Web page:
These were taken from my new mobile phone, wow, so crisp and clear compared to my regular camera!  This was one of the buildings at the Royal Alexandra Hospital that I went to today.  It was a nice mild day and I wished to take a walk amongst these trees, but I was waiting for the car hire.

Also, as I was waiting on the prescription to be filled, I popped into a charity shop and found a bowl I could not resist. I think it is a serving bowl, perhaps for an Indian restaurant, as it is copper on the outside and stainless steel on the inside, and there is an insulating space between the two layers. The bowl fits wonderfully in the hand, which is one thing I have missed about using the porringer, is that it has a rimmed bottom and is uncomfortable to hold and there is no heat protection, I have to place it on a mat sometimes to prevent marring the table.  In Hawaii, I ate from a round bottom stainless steel rice bowl that was insulated and I loved holding it and using chopsticks.  There is a connected feeling about eating out of hand, and as I held this copper bowl in the shop, I instantly felt an attachment to it.  It was £4, I shouldn’t have spent the money after the £20 I spent on car hire and the £3 I spent on junk foods, but I wanted it badly.  I have a thing for bowls, I know.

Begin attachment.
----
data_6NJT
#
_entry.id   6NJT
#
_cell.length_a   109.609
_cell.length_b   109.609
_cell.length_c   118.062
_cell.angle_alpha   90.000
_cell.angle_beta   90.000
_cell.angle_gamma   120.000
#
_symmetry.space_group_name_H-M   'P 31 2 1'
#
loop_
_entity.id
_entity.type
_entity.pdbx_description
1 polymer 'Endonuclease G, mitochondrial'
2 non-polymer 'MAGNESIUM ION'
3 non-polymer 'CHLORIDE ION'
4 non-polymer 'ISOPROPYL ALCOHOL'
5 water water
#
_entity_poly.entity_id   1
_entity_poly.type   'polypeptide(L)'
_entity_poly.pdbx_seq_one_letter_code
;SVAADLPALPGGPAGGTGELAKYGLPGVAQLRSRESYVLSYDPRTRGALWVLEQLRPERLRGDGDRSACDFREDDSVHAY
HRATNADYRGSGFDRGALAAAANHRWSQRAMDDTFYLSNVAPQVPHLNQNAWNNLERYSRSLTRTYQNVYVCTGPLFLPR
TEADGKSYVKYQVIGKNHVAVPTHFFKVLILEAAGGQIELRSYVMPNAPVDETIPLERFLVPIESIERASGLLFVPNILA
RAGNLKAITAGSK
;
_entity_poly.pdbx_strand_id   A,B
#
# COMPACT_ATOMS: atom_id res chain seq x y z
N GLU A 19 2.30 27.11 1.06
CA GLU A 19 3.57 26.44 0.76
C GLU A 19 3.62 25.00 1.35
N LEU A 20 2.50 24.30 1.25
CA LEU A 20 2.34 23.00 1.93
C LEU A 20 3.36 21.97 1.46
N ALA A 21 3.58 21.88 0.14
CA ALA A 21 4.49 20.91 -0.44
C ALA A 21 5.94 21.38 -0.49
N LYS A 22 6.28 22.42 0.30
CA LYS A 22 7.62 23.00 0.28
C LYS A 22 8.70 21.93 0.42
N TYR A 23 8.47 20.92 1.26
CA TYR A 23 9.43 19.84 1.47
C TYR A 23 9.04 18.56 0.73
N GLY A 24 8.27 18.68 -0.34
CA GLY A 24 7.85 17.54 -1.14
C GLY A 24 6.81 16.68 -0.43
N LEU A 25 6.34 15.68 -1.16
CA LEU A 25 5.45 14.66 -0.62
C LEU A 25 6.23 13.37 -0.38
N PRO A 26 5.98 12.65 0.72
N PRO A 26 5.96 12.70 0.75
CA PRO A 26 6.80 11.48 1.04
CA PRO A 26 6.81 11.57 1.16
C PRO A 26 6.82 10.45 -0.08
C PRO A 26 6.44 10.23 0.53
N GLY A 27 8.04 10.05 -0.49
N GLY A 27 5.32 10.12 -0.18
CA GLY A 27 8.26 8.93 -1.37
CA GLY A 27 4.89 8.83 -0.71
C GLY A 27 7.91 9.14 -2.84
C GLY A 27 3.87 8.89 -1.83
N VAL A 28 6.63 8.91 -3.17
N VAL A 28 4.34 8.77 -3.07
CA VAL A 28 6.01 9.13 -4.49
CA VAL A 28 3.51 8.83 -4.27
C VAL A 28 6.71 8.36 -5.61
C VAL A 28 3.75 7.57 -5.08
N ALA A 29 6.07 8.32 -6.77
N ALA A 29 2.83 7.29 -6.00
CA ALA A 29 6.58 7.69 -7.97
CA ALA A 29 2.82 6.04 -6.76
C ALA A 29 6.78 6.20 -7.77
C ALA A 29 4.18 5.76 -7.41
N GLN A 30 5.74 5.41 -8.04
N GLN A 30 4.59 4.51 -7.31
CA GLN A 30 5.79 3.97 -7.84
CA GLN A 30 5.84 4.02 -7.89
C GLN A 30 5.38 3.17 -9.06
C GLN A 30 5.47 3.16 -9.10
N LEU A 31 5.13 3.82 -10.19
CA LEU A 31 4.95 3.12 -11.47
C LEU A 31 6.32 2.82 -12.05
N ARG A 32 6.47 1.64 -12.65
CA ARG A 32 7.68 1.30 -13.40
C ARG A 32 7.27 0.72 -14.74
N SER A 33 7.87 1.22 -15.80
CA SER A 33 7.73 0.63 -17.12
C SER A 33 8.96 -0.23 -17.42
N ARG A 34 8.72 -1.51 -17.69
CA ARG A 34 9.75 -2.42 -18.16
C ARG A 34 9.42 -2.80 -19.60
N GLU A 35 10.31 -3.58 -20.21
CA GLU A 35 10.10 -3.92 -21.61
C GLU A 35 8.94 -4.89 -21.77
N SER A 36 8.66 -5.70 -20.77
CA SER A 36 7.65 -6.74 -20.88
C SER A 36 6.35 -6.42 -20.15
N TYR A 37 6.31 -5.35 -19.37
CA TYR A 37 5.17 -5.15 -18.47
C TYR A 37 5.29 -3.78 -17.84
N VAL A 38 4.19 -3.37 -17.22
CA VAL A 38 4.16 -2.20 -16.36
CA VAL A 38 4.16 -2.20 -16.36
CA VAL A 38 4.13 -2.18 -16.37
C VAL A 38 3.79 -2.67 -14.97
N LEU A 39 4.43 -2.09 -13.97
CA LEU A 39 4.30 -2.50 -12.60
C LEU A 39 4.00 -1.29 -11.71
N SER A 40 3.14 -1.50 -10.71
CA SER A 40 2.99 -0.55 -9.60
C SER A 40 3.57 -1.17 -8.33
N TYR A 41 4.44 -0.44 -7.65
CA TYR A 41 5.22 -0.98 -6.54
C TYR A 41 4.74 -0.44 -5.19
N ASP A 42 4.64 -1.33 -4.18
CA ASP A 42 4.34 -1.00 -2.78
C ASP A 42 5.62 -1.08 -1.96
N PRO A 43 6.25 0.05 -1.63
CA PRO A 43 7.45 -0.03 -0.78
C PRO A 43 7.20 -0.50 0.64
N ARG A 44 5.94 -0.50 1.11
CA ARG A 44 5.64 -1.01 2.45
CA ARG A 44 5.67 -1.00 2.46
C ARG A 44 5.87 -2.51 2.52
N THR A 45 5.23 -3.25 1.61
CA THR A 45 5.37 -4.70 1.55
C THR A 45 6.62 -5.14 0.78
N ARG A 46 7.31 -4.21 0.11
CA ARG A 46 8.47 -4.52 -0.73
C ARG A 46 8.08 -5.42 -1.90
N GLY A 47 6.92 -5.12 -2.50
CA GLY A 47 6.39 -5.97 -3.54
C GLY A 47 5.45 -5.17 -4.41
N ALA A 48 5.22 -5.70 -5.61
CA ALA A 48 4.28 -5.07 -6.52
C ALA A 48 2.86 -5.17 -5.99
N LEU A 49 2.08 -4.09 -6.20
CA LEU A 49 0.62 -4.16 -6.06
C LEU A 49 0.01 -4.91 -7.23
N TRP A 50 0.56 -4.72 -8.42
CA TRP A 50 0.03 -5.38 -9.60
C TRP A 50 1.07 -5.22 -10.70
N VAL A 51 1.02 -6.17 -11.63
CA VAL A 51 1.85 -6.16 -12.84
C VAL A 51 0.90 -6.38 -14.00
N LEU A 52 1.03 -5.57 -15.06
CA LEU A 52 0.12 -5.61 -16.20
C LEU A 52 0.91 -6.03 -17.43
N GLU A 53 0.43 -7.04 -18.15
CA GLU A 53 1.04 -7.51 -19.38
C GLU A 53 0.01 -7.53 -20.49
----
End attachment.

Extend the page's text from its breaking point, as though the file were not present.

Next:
Here it is compared to the pewter porringer.  I also grabbed the insulated Quantas Airlines mug I drank from for a year because it seemed to go well with the new shiny bowl.


Fitting ever so nicely in the hand, I smiled to remember this feeling.  How nice to be able to eat hot or cold foods without feeling it in the hand. 


Here you can see how round the bottom is.  It is heavy and well made, which is why I think it may be restaurant ware.


Hard to see, but I filled the pewter porringer with water and dumped it in this bowl to check the volume.  This bowl does hold a bit more, I place the tip of the spoon handle at the water level.  About half an inch more to fill to the first rim.

I ate dinner from the pewter and plan on trying the copper bowl tomorrow at lunch time when I can use my chopsticks and eat away from the table, with the bowl in hand.  I am pretty excited about it!


One thought on “Doctors, Prescriptions, Copper Bowls and Anxieties Up the Wahzoo

  1. tenuosity says:

    Now, that’s a bowl even I could get used to using! Excellent find! And cheap too! Bravo for thrift stores, eh? 😀

    I hope you’re all right, health-wise. I’ll keep you in my prayers. We’re rooting for you.